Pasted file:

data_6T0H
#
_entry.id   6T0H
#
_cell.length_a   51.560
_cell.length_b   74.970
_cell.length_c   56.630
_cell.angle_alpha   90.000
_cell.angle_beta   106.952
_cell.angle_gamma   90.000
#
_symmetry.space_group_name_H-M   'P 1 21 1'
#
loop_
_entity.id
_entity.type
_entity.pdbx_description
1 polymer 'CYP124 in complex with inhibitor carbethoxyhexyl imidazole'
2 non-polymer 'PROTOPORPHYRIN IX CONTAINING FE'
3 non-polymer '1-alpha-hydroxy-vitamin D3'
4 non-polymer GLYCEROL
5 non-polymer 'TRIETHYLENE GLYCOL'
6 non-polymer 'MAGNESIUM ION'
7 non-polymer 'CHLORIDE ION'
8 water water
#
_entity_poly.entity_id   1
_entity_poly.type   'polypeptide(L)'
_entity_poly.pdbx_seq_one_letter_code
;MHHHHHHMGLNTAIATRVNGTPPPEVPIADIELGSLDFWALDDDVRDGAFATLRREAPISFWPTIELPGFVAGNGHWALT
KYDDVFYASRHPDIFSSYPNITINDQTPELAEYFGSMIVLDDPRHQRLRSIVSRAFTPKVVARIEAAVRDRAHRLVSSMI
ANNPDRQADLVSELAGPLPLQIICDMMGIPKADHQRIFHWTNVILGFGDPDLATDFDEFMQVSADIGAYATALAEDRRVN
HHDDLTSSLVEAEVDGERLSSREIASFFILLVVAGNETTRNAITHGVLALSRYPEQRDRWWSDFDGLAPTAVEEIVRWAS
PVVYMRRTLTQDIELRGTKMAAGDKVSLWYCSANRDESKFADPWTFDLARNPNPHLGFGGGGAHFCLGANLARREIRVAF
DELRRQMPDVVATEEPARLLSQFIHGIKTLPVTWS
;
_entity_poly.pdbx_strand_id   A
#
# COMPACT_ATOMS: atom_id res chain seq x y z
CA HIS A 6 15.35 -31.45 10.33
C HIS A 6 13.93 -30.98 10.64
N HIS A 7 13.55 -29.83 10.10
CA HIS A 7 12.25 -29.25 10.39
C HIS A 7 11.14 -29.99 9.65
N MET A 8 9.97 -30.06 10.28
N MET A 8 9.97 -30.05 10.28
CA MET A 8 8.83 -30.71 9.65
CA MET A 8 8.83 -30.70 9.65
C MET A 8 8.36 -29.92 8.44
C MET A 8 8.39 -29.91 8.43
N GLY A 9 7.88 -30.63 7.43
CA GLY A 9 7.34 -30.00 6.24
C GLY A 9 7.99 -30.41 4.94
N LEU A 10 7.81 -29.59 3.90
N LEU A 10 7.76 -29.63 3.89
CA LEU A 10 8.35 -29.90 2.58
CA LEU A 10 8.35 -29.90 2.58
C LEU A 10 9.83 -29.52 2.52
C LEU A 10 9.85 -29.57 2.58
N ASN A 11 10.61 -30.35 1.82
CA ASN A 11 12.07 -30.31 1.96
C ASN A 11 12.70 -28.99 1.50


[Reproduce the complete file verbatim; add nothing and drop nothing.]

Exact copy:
data_6T0H
#
_entry.id   6T0H
#
_cell.length_a   51.560
_cell.length_b   74.970
_cell.length_c   56.630
_cell.angle_alpha   90.000
_cell.angle_beta   106.952
_cell.angle_gamma   90.000
#
_symmetry.space_group_name_H-M   'P 1 21 1'
#
loop_
_entity.id
_entity.type
_entity.pdbx_description
1 polymer 'CYP124 in complex with inhibitor carbethoxyhexyl imidazole'
2 non-polymer 'PROTOPORPHYRIN IX CONTAINING FE'
3 non-polymer '1-alpha-hydroxy-vitamin D3'
4 non-polymer GLYCEROL
5 non-polymer 'TRIETHYLENE GLYCOL'
6 non-polymer 'MAGNESIUM ION'
7 non-polymer 'CHLORIDE ION'
8 water water
#
_entity_poly.entity_id   1
_entity_poly.type   'polypeptide(L)'
_entity_poly.pdbx_seq_one_letter_code
;MHHHHHHMGLNTAIATRVNGTPPPEVPIADIELGSLDFWALDDDVRDGAFATLRREAPISFWPTIELPGFVAGNGHWALT
KYDDVFYASRHPDIFSSYPNITINDQTPELAEYFGSMIVLDDPRHQRLRSIVSRAFTPKVVARIEAAVRDRAHRLVSSMI
ANNPDRQADLVSELAGPLPLQIICDMMGIPKADHQRIFHWTNVILGFGDPDLATDFDEFMQVSADIGAYATALAEDRRVN
HHDDLTSSLVEAEVDGERLSSREIASFFILLVVAGNETTRNAITHGVLALSRYPEQRDRWWSDFDGLAPTAVEEIVRWAS
PVVYMRRTLTQDIELRGTKMAAGDKVSLWYCSANRDESKFADPWTFDLARNPNPHLGFGGGGAHFCLGANLARREIRVAF
DELRRQMPDVVATEEPARLLSQFIHGIKTLPVTWS
;
_entity_poly.pdbx_strand_id   A
#
# COMPACT_ATOMS: atom_id res chain seq x y z
CA HIS A 6 15.35 -31.45 10.33
C HIS A 6 13.93 -30.98 10.64
N HIS A 7 13.55 -29.83 10.10
CA HIS A 7 12.25 -29.25 10.39
C HIS A 7 11.14 -29.99 9.65
N MET A 8 9.97 -30.06 10.28
N MET A 8 9.97 -30.05 10.28
CA MET A 8 8.83 -30.71 9.65
CA MET A 8 8.83 -30.70 9.65
C MET A 8 8.36 -29.92 8.44
C MET A 8 8.39 -29.91 8.43
N GLY A 9 7.88 -30.63 7.43
CA GLY A 9 7.34 -30.00 6.24
C GLY A 9 7.99 -30.41 4.94
N LEU A 10 7.81 -29.59 3.90
N LEU A 10 7.76 -29.63 3.89
CA LEU A 10 8.35 -29.90 2.58
CA LEU A 10 8.35 -29.90 2.58
C LEU A 10 9.83 -29.52 2.52
C LEU A 10 9.85 -29.57 2.58
N ASN A 11 10.61 -30.35 1.82
CA ASN A 11 12.07 -30.31 1.96
C ASN A 11 12.70 -28.99 1.50